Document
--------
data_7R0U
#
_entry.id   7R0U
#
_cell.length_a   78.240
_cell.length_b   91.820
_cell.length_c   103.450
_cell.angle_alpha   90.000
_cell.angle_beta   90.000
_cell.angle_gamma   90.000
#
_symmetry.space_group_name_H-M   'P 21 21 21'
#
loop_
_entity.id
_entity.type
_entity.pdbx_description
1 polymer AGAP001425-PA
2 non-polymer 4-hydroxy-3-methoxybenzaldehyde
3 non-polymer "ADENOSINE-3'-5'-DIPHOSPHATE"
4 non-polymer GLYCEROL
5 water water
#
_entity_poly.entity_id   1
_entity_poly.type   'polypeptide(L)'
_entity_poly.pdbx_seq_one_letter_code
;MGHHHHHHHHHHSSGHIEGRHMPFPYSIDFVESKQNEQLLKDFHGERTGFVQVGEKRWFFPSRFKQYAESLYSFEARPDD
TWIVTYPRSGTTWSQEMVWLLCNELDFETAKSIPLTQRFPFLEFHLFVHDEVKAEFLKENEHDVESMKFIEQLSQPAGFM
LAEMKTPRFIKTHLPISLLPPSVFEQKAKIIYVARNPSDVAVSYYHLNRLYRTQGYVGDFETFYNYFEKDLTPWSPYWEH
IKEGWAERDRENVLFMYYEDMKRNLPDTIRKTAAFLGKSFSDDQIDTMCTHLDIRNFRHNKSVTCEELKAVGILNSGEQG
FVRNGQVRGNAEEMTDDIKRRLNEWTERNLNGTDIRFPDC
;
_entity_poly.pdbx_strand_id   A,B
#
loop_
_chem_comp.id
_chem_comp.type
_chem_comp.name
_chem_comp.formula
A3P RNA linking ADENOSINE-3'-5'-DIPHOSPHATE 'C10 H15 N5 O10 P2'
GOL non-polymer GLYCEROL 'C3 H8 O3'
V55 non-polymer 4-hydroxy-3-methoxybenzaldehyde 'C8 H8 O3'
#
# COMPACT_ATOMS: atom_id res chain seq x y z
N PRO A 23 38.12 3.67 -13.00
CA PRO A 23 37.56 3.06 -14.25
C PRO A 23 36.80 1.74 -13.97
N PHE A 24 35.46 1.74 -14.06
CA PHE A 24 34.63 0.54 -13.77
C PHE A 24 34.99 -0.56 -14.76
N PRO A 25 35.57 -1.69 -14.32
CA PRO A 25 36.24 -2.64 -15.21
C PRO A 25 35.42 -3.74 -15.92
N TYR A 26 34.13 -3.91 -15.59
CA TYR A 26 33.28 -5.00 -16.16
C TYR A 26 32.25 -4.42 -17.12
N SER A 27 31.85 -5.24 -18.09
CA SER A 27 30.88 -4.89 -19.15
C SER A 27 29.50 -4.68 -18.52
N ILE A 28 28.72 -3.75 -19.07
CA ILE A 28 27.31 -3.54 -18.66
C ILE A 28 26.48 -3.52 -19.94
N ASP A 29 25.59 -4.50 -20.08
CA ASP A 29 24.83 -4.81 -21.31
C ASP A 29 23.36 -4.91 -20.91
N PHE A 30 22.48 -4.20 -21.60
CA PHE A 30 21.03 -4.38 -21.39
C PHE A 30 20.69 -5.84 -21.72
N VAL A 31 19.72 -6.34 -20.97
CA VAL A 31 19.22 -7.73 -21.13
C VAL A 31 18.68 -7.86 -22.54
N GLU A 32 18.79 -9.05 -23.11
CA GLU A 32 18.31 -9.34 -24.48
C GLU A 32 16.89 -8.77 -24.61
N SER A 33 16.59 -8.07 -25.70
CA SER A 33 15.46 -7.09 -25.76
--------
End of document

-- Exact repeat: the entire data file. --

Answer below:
data_7R0U
#
_entry.id   7R0U
#
_cell.length_a   78.240
_cell.length_b   91.820
_cell.length_c   103.450
_cell.angle_alpha   90.000
_cell.angle_beta   90.000
_cell.angle_gamma   90.000
#
_symmetry.space_group_name_H-M   'P 21 21 21'
#
loop_
_entity.id
_entity.type
_entity.pdbx_description
1 polymer AGAP001425-PA
2 non-polymer 4-hydroxy-3-methoxybenzaldehyde
3 non-polymer "ADENOSINE-3'-5'-DIPHOSPHATE"
4 non-polymer GLYCEROL
5 water water
#
_entity_poly.entity_id   1
_entity_poly.type   'polypeptide(L)'
_entity_poly.pdbx_seq_one_letter_code
;MGHHHHHHHHHHSSGHIEGRHMPFPYSIDFVESKQNEQLLKDFHGERTGFVQVGEKRWFFPSRFKQYAESLYSFEARPDD
TWIVTYPRSGTTWSQEMVWLLCNELDFETAKSIPLTQRFPFLEFHLFVHDEVKAEFLKENEHDVESMKFIEQLSQPAGFM
LAEMKTPRFIKTHLPISLLPPSVFEQKAKIIYVARNPSDVAVSYYHLNRLYRTQGYVGDFETFYNYFEKDLTPWSPYWEH
IKEGWAERDRENVLFMYYEDMKRNLPDTIRKTAAFLGKSFSDDQIDTMCTHLDIRNFRHNKSVTCEELKAVGILNSGEQG
FVRNGQVRGNAEEMTDDIKRRLNEWTERNLNGTDIRFPDC
;
_entity_poly.pdbx_strand_id   A,B
#
loop_
_chem_comp.id
_chem_comp.type
_chem_comp.name
_chem_comp.formula
A3P RNA linking ADENOSINE-3'-5'-DIPHOSPHATE 'C10 H15 N5 O10 P2'
GOL non-polymer GLYCEROL 'C3 H8 O3'
V55 non-polymer 4-hydroxy-3-methoxybenzaldehyde 'C8 H8 O3'
#
# COMPACT_ATOMS: atom_id res chain seq x y z
N PRO A 23 38.12 3.67 -13.00
CA PRO A 23 37.56 3.06 -14.25
C PRO A 23 36.80 1.74 -13.97
N PHE A 24 35.46 1.74 -14.06
CA PHE A 24 34.63 0.54 -13.77
C PHE A 24 34.99 -0.56 -14.76
N PRO A 25 35.57 -1.69 -14.32
CA PRO A 25 36.24 -2.64 -15.21
C PRO A 25 35.42 -3.74 -15.92
N TYR A 26 34.13 -3.91 -15.59
CA TYR A 26 33.28 -5.00 -16.16
C TYR A 26 32.25 -4.42 -17.12
N SER A 27 31.85 -5.24 -18.09
CA SER A 27 30.88 -4.89 -19.15
C SER A 27 29.50 -4.68 -18.52
N ILE A 28 28.72 -3.75 -19.07
CA ILE A 28 27.31 -3.54 -18.66
C ILE A 28 26.48 -3.52 -19.94
N ASP A 29 25.59 -4.50 -20.08
CA ASP A 29 24.83 -4.81 -21.31
C ASP A 29 23.36 -4.91 -20.91
N PHE A 30 22.48 -4.20 -21.60
CA PHE A 30 21.03 -4.38 -21.39
C PHE A 30 20.69 -5.84 -21.72
N VAL A 31 19.72 -6.34 -20.97
CA VAL A 31 19.22 -7.73 -21.13
C VAL A 31 18.68 -7.86 -22.54
N GLU A 32 18.79 -9.05 -23.11
CA GLU A 32 18.31 -9.34 -24.48
C GLU A 32 16.89 -8.77 -24.61
N SER A 33 16.59 -8.07 -25.70
CA SER A 33 15.46 -7.09 -25.76